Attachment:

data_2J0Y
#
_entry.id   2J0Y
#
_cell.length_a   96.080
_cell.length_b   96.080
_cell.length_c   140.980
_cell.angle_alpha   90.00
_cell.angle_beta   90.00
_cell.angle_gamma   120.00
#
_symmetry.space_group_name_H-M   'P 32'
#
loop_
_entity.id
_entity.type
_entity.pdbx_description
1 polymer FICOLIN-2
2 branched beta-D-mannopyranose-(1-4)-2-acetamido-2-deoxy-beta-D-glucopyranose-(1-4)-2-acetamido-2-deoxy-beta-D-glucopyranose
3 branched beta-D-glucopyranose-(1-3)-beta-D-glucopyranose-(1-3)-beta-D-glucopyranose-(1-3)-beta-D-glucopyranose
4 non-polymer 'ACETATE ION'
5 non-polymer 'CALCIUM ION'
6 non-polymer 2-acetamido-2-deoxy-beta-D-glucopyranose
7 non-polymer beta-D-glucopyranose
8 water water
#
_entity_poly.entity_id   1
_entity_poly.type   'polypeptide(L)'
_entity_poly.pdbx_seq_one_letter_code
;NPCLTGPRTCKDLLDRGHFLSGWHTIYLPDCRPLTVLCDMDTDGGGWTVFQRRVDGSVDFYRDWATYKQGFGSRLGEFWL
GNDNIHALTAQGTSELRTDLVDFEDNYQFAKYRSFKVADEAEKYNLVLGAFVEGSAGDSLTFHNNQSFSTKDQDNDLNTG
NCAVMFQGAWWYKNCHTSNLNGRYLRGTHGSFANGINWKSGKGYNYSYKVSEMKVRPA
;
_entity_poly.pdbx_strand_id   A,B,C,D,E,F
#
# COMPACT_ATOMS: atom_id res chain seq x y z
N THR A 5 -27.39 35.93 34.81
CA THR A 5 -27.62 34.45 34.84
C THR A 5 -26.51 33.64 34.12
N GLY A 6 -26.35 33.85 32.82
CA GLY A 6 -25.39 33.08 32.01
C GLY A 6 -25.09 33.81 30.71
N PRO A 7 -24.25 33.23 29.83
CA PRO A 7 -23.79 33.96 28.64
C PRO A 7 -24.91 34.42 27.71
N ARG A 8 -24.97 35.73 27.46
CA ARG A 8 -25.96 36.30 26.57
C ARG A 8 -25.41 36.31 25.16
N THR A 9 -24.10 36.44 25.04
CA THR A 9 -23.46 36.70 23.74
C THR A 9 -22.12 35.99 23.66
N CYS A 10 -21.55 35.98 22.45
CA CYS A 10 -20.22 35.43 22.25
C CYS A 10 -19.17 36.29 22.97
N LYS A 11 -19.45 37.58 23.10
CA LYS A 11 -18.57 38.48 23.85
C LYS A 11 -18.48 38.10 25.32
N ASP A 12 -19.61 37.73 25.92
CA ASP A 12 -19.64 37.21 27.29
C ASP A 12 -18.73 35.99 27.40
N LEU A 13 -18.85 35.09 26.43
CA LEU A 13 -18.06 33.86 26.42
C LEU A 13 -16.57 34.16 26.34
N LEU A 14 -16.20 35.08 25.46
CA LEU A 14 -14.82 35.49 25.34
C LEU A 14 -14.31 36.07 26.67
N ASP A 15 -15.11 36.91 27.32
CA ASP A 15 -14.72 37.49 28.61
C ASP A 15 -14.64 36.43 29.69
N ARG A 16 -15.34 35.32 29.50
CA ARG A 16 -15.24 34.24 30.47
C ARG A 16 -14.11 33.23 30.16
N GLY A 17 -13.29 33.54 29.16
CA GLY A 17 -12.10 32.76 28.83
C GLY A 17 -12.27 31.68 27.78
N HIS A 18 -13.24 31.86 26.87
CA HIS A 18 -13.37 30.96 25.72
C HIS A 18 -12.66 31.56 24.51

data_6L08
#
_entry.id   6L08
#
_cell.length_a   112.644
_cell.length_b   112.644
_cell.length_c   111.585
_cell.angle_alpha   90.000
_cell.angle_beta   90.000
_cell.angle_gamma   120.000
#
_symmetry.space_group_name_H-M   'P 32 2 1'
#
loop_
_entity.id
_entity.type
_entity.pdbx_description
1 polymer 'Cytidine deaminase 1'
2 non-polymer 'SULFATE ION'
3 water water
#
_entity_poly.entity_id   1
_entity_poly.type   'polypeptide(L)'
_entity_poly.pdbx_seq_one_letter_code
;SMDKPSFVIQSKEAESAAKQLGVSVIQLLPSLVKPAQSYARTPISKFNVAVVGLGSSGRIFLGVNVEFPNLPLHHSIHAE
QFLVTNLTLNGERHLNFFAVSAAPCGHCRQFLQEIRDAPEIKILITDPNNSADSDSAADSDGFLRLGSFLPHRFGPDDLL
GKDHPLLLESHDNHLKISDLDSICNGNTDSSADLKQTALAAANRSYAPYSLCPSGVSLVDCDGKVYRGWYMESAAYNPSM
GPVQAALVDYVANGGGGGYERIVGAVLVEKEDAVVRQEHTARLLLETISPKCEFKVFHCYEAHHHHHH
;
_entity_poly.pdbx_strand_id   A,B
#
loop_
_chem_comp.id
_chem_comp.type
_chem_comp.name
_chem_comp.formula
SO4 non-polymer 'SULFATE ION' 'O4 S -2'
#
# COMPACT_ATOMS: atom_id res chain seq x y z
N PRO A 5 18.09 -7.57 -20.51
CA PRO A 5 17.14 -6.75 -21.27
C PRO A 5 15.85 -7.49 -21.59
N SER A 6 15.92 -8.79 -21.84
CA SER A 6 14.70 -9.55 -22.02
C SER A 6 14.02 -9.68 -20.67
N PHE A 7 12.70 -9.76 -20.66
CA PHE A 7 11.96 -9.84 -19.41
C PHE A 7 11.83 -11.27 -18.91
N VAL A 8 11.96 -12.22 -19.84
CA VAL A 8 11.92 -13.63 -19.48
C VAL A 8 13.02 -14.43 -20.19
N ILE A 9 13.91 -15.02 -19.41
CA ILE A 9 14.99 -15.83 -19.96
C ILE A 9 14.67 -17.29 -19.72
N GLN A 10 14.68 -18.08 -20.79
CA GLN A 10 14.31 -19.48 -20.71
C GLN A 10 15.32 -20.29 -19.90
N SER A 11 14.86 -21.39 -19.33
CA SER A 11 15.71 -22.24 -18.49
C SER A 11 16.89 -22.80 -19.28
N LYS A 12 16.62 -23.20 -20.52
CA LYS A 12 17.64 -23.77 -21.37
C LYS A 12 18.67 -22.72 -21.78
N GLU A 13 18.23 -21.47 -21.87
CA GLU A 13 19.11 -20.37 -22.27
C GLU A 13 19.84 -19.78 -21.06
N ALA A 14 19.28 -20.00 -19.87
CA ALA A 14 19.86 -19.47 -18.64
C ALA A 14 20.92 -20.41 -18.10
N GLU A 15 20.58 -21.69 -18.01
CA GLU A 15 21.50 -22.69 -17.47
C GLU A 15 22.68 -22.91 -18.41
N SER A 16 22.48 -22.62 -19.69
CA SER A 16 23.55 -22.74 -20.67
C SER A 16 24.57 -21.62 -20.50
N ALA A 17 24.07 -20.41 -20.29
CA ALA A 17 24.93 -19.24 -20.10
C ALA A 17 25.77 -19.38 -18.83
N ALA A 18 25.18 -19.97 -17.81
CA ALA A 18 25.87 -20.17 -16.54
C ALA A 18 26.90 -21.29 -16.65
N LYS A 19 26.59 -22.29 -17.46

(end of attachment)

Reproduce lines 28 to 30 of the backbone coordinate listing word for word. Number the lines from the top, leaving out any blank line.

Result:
_entity_poly.type   'polypeptide(L)'
_entity_poly.pdbx_seq_one_letter_code
;NPCLTGPRTCKDLLDRGHFLSGWHTIYLPDCRPLTVLCDMDTDGGGWTVFQRRVDGSVDFYRDWATYKQGFGSRLGEFWL